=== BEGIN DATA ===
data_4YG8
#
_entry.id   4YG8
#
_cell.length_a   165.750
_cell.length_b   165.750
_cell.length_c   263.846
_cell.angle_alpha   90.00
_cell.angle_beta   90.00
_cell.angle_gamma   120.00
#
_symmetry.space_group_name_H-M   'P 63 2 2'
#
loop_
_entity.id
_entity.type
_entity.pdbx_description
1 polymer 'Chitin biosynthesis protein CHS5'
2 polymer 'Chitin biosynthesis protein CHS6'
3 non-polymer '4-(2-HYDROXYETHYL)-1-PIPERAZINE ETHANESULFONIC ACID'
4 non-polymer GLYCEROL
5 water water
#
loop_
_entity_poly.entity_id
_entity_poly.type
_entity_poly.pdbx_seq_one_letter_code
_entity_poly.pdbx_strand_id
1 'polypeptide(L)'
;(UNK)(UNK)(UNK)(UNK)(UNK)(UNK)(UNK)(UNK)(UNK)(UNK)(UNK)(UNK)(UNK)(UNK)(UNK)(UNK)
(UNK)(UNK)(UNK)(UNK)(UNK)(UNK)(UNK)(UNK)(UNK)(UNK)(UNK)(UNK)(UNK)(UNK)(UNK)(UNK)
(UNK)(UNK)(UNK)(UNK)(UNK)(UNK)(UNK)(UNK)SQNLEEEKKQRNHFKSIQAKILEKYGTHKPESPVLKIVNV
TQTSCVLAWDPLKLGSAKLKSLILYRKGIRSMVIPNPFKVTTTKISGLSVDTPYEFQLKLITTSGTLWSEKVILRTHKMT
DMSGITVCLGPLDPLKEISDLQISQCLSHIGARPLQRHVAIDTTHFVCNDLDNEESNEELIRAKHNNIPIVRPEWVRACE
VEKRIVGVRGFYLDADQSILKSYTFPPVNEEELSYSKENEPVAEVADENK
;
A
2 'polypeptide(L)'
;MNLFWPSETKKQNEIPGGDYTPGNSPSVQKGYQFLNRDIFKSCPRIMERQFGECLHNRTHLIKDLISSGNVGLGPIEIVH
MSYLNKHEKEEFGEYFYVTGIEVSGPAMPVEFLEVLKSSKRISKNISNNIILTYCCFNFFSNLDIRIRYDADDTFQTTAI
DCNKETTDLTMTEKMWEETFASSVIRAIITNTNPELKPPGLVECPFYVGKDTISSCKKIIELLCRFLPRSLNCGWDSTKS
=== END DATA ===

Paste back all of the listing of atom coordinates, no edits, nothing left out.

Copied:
data_4YG8
#
_entry.id   4YG8
#
_cell.length_a   165.750
_cell.length_b   165.750
_cell.length_c   263.846
_cell.angle_alpha   90.00
_cell.angle_beta   90.00
_cell.angle_gamma   120.00
#
_symmetry.space_group_name_H-M   'P 63 2 2'
#
loop_
_entity.id
_entity.type
_entity.pdbx_description
1 polymer 'Chitin biosynthesis protein CHS5'
2 polymer 'Chitin biosynthesis protein CHS6'
3 non-polymer '4-(2-HYDROXYETHYL)-1-PIPERAZINE ETHANESULFONIC ACID'
4 non-polymer GLYCEROL
5 water water
#
loop_
_entity_poly.entity_id
_entity_poly.type
_entity_poly.pdbx_seq_one_letter_code
_entity_poly.pdbx_strand_id
1 'polypeptide(L)'
;(UNK)(UNK)(UNK)(UNK)(UNK)(UNK)(UNK)(UNK)(UNK)(UNK)(UNK)(UNK)(UNK)(UNK)(UNK)(UNK)
(UNK)(UNK)(UNK)(UNK)(UNK)(UNK)(UNK)(UNK)(UNK)(UNK)(UNK)(UNK)(UNK)(UNK)(UNK)(UNK)
(UNK)(UNK)(UNK)(UNK)(UNK)(UNK)(UNK)(UNK)SQNLEEEKKQRNHFKSIQAKILEKYGTHKPESPVLKIVNV
TQTSCVLAWDPLKLGSAKLKSLILYRKGIRSMVIPNPFKVTTTKISGLSVDTPYEFQLKLITTSGTLWSEKVILRTHKMT
DMSGITVCLGPLDPLKEISDLQISQCLSHIGARPLQRHVAIDTTHFVCNDLDNEESNEELIRAKHNNIPIVRPEWVRACE
VEKRIVGVRGFYLDADQSILKSYTFPPVNEEELSYSKENEPVAEVADENK
;
A
2 'polypeptide(L)'
;MNLFWPSETKKQNEIPGGDYTPGNSPSVQKGYQFLNRDIFKSCPRIMERQFGECLHNRTHLIKDLISSGNVGLGPIEIVH
MSYLNKHEKEEFGEYFYVTGIEVSGPAMPVEFLEVLKSSKRISKNISNNIILTYCCFNFFSNLDIRIRYDADDTFQTTAI
DCNKETTDLTMTEKMWEETFASSVIRAIITNTNPELKPPGLVECPFYVGKDTISSCKKIIELLCRFLPRSLNCGWDSTKS